Health & Fitness

Watercress filled with nutrients

By Michael Roizen M.D., and Mehmet Oz, M.D.

Hippocrates (the Greek father of medicine) opened his first hospital in 400 B.C. on the isle of Kos. Watercress was grown in the adjacent springs and was used to treat “blood disorders.” Ancient Persians made sure their armies had a daily serving, and in England the crustless watercress sandwich has been a hallmark of High Tea since ‘cress was first cultivated in the 1600s. But here in North America, watercress has been somewhat neglected, until recently, when news hit that it is packed – and we mean packed – with nutrients that fight diseases such as cancer, and are essential for loads of energy.

Turns out that, per calorie, watercress delivers the maximum amount of nutrients, earning what the Aggregate Nutrient Density Index considers a perfect 1,000. One cup of watercress contains 4 calories, but delivers 106 percent of your daily value for vitamin K, 21 percent of vitamin A; 24 percent of vitamin C; 4 percent of calcium; 3 percent of potassium; and a touch of several B vitamins, as well as manganese, copper, phosphorus and magnesium.

Although watercress grows wild in streams, it’s better to skip that potentially chemically polluted or parasite- or bacteria-bearing source. Stick with cultivated watercress grown in pure water. It can be enjoyed raw or cooked. So toss it in a salad, steam it in a stir-fry or add it to soups and casseroles. And serve it with tea on 100 percent whole-grain bread (trim the crust!) with a sprinkle of olive oil and thinly sliced cucumber.

Matters of the heart

In “Bonnie and Clyde,” when the dashingly handsome but sociopathic Clyde Barrow (Warren Beatty) confessed to Bonnie Parker (Faye Dunaway) that “I’m not much of a loverboy,” he didn’t have a clue that erectile dysfunction was an indicator of future heart disease.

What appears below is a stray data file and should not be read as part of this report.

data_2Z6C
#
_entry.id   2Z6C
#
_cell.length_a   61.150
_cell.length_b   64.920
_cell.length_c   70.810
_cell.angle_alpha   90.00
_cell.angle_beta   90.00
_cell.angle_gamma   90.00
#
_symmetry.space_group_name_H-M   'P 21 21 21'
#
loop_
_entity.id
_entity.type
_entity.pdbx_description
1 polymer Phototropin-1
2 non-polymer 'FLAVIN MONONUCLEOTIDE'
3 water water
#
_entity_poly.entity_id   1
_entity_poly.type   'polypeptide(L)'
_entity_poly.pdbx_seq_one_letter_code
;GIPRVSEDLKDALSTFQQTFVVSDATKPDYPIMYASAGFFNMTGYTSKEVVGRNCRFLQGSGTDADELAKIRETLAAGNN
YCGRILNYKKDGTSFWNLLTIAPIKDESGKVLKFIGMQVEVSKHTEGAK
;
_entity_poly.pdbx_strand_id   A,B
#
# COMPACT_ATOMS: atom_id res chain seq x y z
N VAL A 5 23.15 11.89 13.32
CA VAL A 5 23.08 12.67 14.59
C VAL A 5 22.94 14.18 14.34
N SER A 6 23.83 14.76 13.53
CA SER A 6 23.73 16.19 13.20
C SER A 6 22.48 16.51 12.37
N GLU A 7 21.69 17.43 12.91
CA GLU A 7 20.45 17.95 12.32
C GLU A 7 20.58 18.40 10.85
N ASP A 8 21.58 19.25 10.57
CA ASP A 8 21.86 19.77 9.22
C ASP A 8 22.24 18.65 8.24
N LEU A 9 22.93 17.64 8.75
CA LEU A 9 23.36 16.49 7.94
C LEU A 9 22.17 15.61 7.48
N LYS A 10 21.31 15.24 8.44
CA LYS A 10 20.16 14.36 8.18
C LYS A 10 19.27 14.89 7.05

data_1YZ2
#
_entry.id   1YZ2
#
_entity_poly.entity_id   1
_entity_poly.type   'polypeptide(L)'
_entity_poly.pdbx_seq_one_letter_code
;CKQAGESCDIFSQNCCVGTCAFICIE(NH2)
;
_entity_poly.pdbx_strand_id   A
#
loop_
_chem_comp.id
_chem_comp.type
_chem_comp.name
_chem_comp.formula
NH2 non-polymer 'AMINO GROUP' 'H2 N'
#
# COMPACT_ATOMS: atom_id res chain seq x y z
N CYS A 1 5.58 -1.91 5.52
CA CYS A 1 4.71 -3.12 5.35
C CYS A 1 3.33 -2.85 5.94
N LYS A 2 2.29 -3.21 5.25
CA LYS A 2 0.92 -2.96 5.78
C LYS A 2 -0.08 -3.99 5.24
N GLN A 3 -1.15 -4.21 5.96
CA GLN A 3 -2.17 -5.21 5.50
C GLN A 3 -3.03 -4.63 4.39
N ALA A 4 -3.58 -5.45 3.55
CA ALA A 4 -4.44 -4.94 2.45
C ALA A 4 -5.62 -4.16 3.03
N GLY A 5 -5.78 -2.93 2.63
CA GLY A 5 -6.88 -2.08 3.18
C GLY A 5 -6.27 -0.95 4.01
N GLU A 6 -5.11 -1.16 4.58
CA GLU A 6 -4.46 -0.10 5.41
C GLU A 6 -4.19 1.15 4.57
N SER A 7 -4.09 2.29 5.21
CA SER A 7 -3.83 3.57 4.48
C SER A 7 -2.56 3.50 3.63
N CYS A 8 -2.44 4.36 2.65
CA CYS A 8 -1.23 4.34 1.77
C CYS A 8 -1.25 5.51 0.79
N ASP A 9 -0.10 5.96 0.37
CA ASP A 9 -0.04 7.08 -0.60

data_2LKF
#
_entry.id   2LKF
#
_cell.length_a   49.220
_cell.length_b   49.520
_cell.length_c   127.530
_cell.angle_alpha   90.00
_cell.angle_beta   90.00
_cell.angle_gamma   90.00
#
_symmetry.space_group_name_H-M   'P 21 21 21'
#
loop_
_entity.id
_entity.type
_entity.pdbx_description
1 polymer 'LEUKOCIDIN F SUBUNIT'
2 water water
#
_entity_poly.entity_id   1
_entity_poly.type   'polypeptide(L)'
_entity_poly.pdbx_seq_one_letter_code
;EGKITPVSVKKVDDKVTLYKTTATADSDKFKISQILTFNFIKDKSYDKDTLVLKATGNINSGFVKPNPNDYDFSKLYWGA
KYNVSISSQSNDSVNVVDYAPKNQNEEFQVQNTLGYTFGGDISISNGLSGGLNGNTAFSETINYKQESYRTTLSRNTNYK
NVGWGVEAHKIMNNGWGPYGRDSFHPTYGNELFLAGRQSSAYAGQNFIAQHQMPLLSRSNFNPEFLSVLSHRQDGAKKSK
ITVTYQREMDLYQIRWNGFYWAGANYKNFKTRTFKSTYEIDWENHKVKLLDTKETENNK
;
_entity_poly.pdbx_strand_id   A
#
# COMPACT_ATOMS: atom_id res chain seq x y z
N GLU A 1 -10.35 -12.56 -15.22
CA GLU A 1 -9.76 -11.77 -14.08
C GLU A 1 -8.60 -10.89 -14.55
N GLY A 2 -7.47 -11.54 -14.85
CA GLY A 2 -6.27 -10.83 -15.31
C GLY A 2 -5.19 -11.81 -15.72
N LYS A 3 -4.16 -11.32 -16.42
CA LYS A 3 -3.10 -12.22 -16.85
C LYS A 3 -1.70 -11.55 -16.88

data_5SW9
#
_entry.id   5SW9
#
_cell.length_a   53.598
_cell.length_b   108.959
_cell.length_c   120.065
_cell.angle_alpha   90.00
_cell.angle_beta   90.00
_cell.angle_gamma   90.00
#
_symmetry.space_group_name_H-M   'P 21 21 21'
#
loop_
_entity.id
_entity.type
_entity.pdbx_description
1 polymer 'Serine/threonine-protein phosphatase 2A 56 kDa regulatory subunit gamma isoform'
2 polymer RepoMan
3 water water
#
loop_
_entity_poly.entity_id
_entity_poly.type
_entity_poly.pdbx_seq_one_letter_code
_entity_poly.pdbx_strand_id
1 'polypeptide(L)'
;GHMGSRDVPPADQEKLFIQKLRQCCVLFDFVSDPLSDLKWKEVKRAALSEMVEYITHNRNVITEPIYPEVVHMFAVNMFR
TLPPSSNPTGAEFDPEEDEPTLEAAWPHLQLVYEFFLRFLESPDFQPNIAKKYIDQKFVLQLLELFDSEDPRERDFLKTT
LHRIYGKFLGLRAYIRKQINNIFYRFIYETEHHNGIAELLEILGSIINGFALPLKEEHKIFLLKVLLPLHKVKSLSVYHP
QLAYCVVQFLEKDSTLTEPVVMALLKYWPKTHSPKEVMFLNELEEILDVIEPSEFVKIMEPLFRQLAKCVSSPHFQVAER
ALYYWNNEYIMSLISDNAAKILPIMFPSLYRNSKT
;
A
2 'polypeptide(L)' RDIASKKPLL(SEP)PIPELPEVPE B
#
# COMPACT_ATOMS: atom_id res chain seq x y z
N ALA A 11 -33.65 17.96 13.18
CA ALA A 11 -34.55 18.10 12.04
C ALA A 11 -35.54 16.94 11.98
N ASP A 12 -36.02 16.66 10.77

A new study from Johns Hopkins’ Ciccarone Center for the Prevention of Heart Disease reveals that if you and your doctor think you’re heart-healthy (you’ve got no symptoms of heart disease) but you’ve got occasional ED, well ... take it as an early warning sign that you’re building up plaque in your cardiovascular system, and that’s why sometimes your arteries are all that’s stiffening. Trouble in your circulatory system that precedes heart disease – increased levels of calcified plaque in the coronary arteries and in the lining of your carotid artery – can increase the risk of ED by 53 percent.

But you don’t have to be a Clyde Barrow fugitive from a happy heart, physically or emotionally. If you’re “healthy” yet still find that you’re dealing with ED, make a pledge to get on a heart- and romance-saving regimen. That means you’ll say “so long” to the Five Food Felons (trans and sat fats, added sugars and syrups, and grains that aren’t 100 percent whole), get at least 30 minutes of additional physical activity a day (heading for 10,000 steps daily) and KO stress with meditation and enough sleep (seven to eight hours nightly).

Your reward (it was $1,500 for Clyde, dead or alive) will be a healthier heart and a much improved love life.

A kiss is not just a kiss